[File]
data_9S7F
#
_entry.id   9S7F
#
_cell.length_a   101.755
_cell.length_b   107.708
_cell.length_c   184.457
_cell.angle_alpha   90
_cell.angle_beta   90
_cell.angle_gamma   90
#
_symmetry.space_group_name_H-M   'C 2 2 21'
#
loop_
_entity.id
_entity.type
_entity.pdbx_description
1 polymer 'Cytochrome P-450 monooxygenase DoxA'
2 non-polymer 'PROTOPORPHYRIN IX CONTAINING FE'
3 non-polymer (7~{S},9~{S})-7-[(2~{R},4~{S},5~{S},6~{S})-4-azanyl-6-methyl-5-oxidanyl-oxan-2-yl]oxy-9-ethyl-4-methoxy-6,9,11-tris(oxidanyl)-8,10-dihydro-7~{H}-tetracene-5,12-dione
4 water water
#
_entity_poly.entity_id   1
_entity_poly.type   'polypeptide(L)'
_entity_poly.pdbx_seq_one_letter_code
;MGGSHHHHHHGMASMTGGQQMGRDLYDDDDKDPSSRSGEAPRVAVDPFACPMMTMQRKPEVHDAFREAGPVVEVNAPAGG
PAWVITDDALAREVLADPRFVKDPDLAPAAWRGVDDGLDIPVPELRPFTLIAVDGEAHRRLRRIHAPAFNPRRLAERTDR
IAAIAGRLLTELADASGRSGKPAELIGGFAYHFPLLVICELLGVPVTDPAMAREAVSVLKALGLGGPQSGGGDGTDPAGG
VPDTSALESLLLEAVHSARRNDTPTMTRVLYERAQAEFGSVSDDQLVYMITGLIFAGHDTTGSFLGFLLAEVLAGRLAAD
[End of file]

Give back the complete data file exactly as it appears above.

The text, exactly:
data_9S7F
#
_entry.id   9S7F
#
_cell.length_a   101.755
_cell.length_b   107.708
_cell.length_c   184.457
_cell.angle_alpha   90
_cell.angle_beta   90
_cell.angle_gamma   90
#
_symmetry.space_group_name_H-M   'C 2 2 21'
#
loop_
_entity.id
_entity.type
_entity.pdbx_description
1 polymer 'Cytochrome P-450 monooxygenase DoxA'
2 non-polymer 'PROTOPORPHYRIN IX CONTAINING FE'
3 non-polymer (7~{S},9~{S})-7-[(2~{R},4~{S},5~{S},6~{S})-4-azanyl-6-methyl-5-oxidanyl-oxan-2-yl]oxy-9-ethyl-4-methoxy-6,9,11-tris(oxidanyl)-8,10-dihydro-7~{H}-tetracene-5,12-dione
4 water water
#
_entity_poly.entity_id   1
_entity_poly.type   'polypeptide(L)'
_entity_poly.pdbx_seq_one_letter_code
;MGGSHHHHHHGMASMTGGQQMGRDLYDDDDKDPSSRSGEAPRVAVDPFACPMMTMQRKPEVHDAFREAGPVVEVNAPAGG
PAWVITDDALAREVLADPRFVKDPDLAPAAWRGVDDGLDIPVPELRPFTLIAVDGEAHRRLRRIHAPAFNPRRLAERTDR
IAAIAGRLLTELADASGRSGKPAELIGGFAYHFPLLVICELLGVPVTDPAMAREAVSVLKALGLGGPQSGGGDGTDPAGG
VPDTSALESLLLEAVHSARRNDTPTMTRVLYERAQAEFGSVSDDQLVYMITGLIFAGHDTTGSFLGFLLAEVLAGRLAAD